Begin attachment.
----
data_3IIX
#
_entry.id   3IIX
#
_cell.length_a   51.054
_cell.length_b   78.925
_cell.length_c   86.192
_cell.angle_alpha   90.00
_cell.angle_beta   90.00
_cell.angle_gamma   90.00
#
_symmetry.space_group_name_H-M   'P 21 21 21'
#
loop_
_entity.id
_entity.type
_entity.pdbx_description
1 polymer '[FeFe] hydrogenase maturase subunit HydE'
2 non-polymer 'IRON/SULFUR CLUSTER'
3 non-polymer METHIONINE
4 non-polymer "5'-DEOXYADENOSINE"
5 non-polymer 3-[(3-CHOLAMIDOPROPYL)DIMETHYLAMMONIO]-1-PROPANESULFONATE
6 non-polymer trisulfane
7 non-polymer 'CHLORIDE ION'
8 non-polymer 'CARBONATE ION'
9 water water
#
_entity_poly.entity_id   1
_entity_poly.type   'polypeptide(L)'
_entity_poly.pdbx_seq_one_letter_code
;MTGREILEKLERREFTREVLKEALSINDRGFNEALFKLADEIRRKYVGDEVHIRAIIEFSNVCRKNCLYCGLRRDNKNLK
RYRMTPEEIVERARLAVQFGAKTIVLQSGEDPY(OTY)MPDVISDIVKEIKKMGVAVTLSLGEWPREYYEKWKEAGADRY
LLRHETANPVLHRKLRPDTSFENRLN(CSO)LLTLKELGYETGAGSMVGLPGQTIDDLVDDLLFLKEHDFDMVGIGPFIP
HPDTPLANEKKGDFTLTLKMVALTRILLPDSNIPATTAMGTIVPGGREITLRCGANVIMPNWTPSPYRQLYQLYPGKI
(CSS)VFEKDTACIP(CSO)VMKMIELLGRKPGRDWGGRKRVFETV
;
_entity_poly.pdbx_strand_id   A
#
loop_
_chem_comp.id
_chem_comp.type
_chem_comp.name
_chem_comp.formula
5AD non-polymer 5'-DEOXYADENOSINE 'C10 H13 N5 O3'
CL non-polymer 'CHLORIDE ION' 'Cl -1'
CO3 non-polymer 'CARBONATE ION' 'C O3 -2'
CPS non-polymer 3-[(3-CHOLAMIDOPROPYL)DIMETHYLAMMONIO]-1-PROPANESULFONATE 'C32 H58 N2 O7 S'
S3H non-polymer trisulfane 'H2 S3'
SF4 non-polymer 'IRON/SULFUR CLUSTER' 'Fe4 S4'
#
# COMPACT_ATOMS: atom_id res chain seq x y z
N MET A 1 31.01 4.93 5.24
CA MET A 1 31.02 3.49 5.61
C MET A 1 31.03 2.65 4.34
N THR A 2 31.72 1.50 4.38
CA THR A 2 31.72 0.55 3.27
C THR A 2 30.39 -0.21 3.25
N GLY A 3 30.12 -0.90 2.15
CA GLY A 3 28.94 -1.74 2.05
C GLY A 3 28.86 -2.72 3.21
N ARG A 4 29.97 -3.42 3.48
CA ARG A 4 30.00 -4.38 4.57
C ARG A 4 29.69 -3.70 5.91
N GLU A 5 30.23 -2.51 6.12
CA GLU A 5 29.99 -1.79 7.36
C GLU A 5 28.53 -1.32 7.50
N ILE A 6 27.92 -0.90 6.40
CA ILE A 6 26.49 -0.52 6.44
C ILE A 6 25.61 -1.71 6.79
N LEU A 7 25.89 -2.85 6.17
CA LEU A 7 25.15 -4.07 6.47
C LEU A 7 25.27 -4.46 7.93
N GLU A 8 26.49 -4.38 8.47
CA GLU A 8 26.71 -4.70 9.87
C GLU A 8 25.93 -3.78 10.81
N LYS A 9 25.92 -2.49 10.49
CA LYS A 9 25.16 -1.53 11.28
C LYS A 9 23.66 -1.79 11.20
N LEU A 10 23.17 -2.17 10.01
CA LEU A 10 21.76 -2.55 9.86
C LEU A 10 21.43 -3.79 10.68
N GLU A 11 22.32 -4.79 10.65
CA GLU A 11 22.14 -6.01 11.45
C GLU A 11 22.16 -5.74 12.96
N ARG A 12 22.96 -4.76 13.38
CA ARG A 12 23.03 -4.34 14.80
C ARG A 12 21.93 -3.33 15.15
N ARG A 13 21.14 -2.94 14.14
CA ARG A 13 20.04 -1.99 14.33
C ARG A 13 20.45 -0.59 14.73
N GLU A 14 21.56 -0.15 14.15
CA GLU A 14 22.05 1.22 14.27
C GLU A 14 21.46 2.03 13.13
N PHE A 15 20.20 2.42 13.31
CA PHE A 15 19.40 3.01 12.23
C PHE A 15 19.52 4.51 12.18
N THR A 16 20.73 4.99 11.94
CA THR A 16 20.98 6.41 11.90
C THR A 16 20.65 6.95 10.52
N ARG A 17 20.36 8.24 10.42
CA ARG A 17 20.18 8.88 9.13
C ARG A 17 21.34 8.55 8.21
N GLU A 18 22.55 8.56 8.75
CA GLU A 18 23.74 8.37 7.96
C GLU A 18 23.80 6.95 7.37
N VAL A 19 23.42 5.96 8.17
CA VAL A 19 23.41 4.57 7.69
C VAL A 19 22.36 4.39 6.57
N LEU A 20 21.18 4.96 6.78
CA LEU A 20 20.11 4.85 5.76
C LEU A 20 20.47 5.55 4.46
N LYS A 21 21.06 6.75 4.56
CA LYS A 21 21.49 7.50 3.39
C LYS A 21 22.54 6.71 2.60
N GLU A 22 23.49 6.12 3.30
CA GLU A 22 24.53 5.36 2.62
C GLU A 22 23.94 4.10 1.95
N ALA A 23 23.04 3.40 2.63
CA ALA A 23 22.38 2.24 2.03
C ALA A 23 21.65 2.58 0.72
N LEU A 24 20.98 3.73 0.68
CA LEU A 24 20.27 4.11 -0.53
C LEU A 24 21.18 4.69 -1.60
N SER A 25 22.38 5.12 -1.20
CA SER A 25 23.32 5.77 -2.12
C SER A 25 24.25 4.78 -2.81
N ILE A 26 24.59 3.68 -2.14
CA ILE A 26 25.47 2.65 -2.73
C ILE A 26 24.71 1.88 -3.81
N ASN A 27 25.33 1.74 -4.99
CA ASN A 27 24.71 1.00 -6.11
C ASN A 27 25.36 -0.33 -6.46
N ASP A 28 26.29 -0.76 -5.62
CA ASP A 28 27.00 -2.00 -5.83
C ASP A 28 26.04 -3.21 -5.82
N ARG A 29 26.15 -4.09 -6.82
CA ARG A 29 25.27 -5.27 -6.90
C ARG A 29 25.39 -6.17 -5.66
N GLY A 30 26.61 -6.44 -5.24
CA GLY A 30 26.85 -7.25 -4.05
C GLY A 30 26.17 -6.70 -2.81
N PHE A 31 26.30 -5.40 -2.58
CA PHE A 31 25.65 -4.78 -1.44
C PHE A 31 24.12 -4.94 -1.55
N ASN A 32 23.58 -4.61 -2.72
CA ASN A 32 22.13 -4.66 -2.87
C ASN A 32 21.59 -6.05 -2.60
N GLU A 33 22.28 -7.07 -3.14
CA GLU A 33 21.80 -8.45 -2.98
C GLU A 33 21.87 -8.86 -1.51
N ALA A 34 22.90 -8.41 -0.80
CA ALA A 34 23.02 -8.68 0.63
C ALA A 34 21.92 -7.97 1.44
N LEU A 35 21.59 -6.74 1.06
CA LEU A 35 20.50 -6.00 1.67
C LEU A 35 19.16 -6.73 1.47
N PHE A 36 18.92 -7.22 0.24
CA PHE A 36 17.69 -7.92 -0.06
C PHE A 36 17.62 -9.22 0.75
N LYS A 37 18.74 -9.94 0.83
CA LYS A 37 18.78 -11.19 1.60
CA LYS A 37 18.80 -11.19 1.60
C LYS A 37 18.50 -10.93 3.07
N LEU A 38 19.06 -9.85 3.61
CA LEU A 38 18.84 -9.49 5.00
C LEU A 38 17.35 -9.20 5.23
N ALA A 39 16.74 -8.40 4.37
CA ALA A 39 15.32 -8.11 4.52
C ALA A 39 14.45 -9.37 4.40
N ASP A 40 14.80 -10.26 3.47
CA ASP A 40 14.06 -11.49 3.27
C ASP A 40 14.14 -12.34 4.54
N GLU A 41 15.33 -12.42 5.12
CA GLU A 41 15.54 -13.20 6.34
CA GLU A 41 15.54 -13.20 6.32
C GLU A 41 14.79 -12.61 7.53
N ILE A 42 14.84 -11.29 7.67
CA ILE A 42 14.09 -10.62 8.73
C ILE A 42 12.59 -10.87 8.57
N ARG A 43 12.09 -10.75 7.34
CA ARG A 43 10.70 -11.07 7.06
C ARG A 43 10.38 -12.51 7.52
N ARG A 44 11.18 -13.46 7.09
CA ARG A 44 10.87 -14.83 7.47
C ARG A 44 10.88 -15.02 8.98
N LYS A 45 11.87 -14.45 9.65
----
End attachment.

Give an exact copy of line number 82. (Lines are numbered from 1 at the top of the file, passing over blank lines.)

N GLU A 11 22.32 -4.79 10.65